Maria Cardona on Latino voters and Democratic Strategy
I'm pleased to bring you this interview with Maria Cardona, who is a Principal at the Dewey Square Group (DSG); Founder of Latinovations, DSG’s Latino Strategies Practice; a Democratic strategist; a CNN and CNN Español Political Commentator; and host of the MARIA! Show on El Rey Network. Her expertise encompasses public policy, communications, coalition building, and constituency outreach. Our conversation took place on November 18, 2021, and has been edited for clarity and flow.
Ruth Ben-Ghiat (RBG): Many people feel that Democratic Party messaging has failed to adequately publicize the amazing accomplishments of the Biden administration, and also does not respond forcefully enough to the Republican assault on democracy.
Maria Cardona (MC): I believe that there is a lot more forceful and positive messaging that Democrats need to embark on in the next year, especially leading up to the midterm elections, to underscore and unequivocally frame what Joe Biden and this administration have been able to accomplish. Let's not forget that when he came into office, there was a raging pandemic, and vaccinations were just becoming available. He put in place initiatives to get majorities of Americans vaccinated, even in the face of Republican reticence and disinformation.
And the Recovery Act put money into the pockets of families who were desperate because of what they had gone through during the pandemic. Businesses were able to stay afloat as opposed to going under. The most recent accomplishment, which is the bipartisan infrastructure bill, is the icing on the cake. And so, to your point, there have been a lot of success stories that this administration needs to tell, about what Democrats are doing for families right now.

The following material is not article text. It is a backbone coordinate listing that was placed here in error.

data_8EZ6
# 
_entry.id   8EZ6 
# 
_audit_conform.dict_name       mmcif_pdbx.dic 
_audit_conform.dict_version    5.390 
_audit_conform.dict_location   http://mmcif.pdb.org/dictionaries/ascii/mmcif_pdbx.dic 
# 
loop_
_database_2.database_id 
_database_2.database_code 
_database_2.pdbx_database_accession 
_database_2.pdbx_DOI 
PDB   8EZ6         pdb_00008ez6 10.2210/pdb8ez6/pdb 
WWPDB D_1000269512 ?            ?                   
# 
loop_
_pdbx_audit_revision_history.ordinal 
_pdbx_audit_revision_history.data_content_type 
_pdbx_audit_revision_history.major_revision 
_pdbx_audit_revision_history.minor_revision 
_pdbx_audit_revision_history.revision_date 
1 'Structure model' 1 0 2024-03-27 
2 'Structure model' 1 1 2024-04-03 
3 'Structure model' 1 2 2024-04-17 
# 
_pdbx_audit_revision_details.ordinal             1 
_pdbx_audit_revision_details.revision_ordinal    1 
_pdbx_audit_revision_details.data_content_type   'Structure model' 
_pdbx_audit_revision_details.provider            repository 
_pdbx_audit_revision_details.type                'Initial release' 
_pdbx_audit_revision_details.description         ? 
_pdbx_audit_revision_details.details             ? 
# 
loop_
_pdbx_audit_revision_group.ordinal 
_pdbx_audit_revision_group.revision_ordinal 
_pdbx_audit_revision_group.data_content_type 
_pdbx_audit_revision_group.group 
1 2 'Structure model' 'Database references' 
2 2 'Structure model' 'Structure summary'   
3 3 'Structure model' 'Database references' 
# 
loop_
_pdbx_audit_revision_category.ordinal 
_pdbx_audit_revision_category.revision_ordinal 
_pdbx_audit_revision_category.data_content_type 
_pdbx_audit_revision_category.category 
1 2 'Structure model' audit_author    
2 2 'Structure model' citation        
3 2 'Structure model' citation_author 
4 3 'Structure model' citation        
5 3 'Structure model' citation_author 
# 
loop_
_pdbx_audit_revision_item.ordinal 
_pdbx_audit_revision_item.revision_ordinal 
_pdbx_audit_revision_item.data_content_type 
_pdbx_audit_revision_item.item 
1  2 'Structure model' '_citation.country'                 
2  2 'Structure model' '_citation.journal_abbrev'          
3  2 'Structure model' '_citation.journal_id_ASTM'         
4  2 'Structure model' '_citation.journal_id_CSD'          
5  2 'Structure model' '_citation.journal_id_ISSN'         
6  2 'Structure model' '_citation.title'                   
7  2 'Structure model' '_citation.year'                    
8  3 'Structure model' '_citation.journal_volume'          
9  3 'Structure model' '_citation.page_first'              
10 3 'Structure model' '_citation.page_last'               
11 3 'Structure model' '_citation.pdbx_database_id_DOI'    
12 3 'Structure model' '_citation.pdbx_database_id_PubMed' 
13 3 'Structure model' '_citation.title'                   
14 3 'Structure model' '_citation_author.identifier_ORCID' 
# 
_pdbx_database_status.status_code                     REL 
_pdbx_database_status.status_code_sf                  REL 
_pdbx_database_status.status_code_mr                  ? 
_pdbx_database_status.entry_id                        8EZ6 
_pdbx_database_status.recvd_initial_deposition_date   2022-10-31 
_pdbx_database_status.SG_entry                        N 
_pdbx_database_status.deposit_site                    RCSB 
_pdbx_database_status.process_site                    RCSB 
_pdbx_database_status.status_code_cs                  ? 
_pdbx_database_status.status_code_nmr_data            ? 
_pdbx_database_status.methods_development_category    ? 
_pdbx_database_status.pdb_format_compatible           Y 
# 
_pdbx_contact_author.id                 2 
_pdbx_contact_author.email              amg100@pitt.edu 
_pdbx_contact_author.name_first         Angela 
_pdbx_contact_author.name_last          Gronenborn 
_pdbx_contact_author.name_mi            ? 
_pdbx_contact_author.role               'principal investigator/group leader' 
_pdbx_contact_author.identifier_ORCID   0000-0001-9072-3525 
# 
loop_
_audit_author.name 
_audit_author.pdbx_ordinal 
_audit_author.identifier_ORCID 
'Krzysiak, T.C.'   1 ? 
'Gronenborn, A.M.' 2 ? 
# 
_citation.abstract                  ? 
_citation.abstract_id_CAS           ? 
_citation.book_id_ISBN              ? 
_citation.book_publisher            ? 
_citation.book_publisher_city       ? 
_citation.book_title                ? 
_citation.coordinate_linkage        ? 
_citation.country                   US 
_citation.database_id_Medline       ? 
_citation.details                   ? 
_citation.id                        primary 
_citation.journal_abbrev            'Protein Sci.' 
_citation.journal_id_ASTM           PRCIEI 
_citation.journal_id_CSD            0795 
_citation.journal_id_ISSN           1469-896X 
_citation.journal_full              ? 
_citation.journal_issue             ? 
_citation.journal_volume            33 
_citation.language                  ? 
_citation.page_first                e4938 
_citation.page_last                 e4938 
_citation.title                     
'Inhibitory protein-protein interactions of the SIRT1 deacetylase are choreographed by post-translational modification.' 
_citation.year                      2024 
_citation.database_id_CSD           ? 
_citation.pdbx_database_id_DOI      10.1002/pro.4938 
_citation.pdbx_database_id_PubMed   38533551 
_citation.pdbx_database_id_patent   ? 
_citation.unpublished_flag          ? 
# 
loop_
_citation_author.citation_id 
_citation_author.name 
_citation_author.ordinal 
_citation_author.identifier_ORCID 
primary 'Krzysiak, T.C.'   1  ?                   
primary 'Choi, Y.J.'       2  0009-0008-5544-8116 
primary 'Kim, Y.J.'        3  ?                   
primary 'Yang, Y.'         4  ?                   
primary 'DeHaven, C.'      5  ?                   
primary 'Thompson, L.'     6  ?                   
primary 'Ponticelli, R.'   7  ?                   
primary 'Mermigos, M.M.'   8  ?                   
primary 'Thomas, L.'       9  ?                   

This administration also needs to remind the American people of what's at stake with the decisions that we make at the ballot box next November, which are probably just as important as the presidential election, because they will determine who is empowered in the House and in the Senate. And that in turn will then determine what issues are at the forefront. All of the investigations into the January 6th insurrection could go away if Democrats lose the House and the Senate. Nothing less than our democracy is at stake.
RBG: Looking ahead to the midterms and 2024, we know that Latino voters are becoming a bigger part of the electorate. And they're voting in larger numbers for Republicans, especially Latino men. The number of Latino men who voted for Trump increased between 2016 and 2020. This situation perplexes people who may have a simplistic understanding of identity politics: if you're Latino, you're supposed to vote Democrat. That just does not reflect reality.
MC: Democrats should never have considered the Latino vote as what they call a base vote. A base vote means that it is a group of people that, if they come out to vote, they will vote for the Democrat. That means that they don't necessarily need to be persuaded.
Latinos are not base voters. Latinos are swing voters. And from the moment that I started studying the Latino vote back in the early nineties, this has been the case. Latinos swung for George W. Bush in massive amounts. The numbers of Latinos voting for Democrats have never been in the high seventies or eighties or nineties, the way that the African-American vote has been. Democrats need to put more resources into persuading Latino voters, and make investments in that earlier, as in years before an election.